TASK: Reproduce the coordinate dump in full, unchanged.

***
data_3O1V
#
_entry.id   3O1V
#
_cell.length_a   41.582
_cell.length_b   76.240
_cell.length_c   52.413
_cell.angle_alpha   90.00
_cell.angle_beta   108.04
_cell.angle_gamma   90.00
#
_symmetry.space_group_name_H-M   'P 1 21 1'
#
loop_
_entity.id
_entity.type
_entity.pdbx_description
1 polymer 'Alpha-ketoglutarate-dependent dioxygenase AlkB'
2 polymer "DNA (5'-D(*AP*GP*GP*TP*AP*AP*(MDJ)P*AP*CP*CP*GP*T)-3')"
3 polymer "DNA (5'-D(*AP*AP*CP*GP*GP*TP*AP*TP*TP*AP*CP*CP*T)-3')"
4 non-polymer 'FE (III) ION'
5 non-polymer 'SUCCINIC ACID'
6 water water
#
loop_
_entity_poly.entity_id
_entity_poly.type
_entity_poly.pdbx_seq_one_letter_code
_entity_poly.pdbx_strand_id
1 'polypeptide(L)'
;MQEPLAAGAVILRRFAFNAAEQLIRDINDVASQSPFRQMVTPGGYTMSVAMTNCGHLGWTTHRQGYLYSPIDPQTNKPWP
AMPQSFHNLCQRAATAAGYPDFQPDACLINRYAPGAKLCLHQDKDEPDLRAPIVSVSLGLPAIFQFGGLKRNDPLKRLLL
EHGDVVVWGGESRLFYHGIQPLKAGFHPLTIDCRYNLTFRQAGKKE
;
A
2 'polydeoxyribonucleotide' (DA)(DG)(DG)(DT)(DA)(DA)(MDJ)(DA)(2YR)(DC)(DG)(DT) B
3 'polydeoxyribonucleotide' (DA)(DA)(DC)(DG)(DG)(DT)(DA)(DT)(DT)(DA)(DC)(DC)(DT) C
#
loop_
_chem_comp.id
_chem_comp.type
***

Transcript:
data_3O1V
#
_entry.id   3O1V
#
_cell.length_a   41.582
_cell.length_b   76.240
_cell.length_c   52.413
_cell.angle_alpha   90.00
_cell.angle_beta   108.04
_cell.angle_gamma   90.00
#
_symmetry.space_group_name_H-M   'P 1 21 1'
#
loop_
_entity.id
_entity.type
_entity.pdbx_description
1 polymer 'Alpha-ketoglutarate-dependent dioxygenase AlkB'
2 polymer "DNA (5'-D(*AP*GP*GP*TP*AP*AP*(MDJ)P*AP*CP*CP*GP*T)-3')"
3 polymer "DNA (5'-D(*AP*AP*CP*GP*GP*TP*AP*TP*TP*AP*CP*CP*T)-3')"
4 non-polymer 'FE (III) ION'
5 non-polymer 'SUCCINIC ACID'
6 water water
#
loop_
_entity_poly.entity_id
_entity_poly.type
_entity_poly.pdbx_seq_one_letter_code
_entity_poly.pdbx_strand_id
1 'polypeptide(L)'
;MQEPLAAGAVILRRFAFNAAEQLIRDINDVASQSPFRQMVTPGGYTMSVAMTNCGHLGWTTHRQGYLYSPIDPQTNKPWP
AMPQSFHNLCQRAATAAGYPDFQPDACLINRYAPGAKLCLHQDKDEPDLRAPIVSVSLGLPAIFQFGGLKRNDPLKRLLL
EHGDVVVWGGESRLFYHGIQPLKAGFHPLTIDCRYNLTFRQAGKKE
;
A
2 'polydeoxyribonucleotide' (DA)(DG)(DG)(DT)(DA)(DA)(MDJ)(DA)(2YR)(DC)(DG)(DT) B
3 'polydeoxyribonucleotide' (DA)(DA)(DC)(DG)(DG)(DT)(DA)(DT)(DT)(DA)(DC)(DC)(DT) C
#
loop_
_chem_comp.id
_chem_comp.type